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Posts: 15843
Joined: 01-10-2003
Member Rating: 2.7


Message 65 of 238 (423051)
09-19-2007 1:42 PM
Reply to: Message 64 by Chiroptera
09-19-2007 10:33 AM


Re: racists and ideology
quote:

Now, that doesn't necessarily mean that the tact that nem is taking isn't valid. If it could be shown that a overwhelming majority of evolutionists have always been racists, that the overwhelming majority of evolutionists remain racists, that they were and remain more racist than their contemporaries, that they have and continue to resist non-racism more than others, then I think one has a legitimate reason to wonder about the role of evolution in racist thinking, even if it racism isn't a necessary logical conclusion of the theory.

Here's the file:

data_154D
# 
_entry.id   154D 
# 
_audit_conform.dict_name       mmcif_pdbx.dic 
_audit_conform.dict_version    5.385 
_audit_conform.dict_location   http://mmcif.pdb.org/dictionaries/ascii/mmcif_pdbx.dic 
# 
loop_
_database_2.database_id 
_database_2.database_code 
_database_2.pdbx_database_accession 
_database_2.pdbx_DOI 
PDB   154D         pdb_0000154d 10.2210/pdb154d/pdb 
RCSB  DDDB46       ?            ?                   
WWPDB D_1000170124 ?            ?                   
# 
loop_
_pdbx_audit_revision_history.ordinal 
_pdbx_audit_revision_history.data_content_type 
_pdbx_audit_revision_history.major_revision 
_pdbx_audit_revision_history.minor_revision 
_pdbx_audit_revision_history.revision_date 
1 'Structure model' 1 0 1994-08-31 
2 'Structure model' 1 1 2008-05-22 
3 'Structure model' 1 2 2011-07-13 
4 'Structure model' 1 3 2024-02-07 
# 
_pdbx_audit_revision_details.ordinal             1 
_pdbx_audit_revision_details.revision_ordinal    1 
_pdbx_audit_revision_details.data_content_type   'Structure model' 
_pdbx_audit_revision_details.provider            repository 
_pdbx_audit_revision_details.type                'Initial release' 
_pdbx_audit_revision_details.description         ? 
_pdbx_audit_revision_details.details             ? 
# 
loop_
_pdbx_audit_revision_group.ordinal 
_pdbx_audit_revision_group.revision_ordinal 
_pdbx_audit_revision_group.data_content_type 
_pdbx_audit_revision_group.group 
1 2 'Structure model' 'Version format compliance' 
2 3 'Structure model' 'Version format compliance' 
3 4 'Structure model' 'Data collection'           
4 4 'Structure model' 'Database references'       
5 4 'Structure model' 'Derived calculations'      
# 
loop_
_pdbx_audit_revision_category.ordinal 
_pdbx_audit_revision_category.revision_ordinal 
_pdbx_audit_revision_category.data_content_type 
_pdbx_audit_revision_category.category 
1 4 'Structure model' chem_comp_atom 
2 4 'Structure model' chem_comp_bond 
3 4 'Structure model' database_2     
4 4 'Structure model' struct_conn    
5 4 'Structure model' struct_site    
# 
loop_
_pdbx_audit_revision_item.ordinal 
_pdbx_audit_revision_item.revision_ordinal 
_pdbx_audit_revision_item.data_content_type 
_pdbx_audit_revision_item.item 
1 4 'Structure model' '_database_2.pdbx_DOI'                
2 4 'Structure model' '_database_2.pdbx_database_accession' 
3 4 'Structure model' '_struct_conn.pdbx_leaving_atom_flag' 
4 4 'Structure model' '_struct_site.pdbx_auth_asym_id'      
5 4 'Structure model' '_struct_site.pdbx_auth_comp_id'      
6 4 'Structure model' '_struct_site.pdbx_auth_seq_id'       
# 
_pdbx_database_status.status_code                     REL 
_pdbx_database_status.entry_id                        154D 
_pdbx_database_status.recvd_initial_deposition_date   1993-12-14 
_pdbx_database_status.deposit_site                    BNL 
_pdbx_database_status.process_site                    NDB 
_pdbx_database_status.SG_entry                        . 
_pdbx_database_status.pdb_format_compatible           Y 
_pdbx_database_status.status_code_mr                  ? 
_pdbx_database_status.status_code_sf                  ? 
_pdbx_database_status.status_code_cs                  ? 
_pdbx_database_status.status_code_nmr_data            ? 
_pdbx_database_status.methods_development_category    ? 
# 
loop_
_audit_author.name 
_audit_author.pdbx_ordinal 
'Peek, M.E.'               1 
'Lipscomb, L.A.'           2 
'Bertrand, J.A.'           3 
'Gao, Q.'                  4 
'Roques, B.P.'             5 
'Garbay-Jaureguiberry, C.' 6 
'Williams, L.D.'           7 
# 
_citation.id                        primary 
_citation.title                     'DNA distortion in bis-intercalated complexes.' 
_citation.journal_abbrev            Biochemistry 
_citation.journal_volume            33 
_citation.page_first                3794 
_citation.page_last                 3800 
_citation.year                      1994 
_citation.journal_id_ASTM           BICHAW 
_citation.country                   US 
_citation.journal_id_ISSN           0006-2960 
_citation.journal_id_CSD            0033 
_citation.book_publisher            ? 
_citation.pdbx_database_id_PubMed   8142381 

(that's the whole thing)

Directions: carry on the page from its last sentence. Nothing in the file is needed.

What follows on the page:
Except that an intellectually honest person would admit that if that were NOT the case the assumption that the theory was to blame would be called into question. NJ doesn't do that. he just uses it to make further claims (first that the theory is too "malleable" and secondly that the theory is racist but that scientists are dishonestly hiding it - i.e. since the evidence doesn't support his smear he invents MORE smears).

Worse, when NJ's quotes don't support his claim the best he can do is to assert that there must be other quotes that do support it somewhere else. Ignoring the obvious question of why he didn't produce THOSE quotes.

Still worse, a discussion of what the theory says ought to carry more weight than even a valid argument of the form that NJ is attempting. But NJ calls that a "steaming pile of dung" when compared to the "pumpkin pies" that he pulls out of his ass.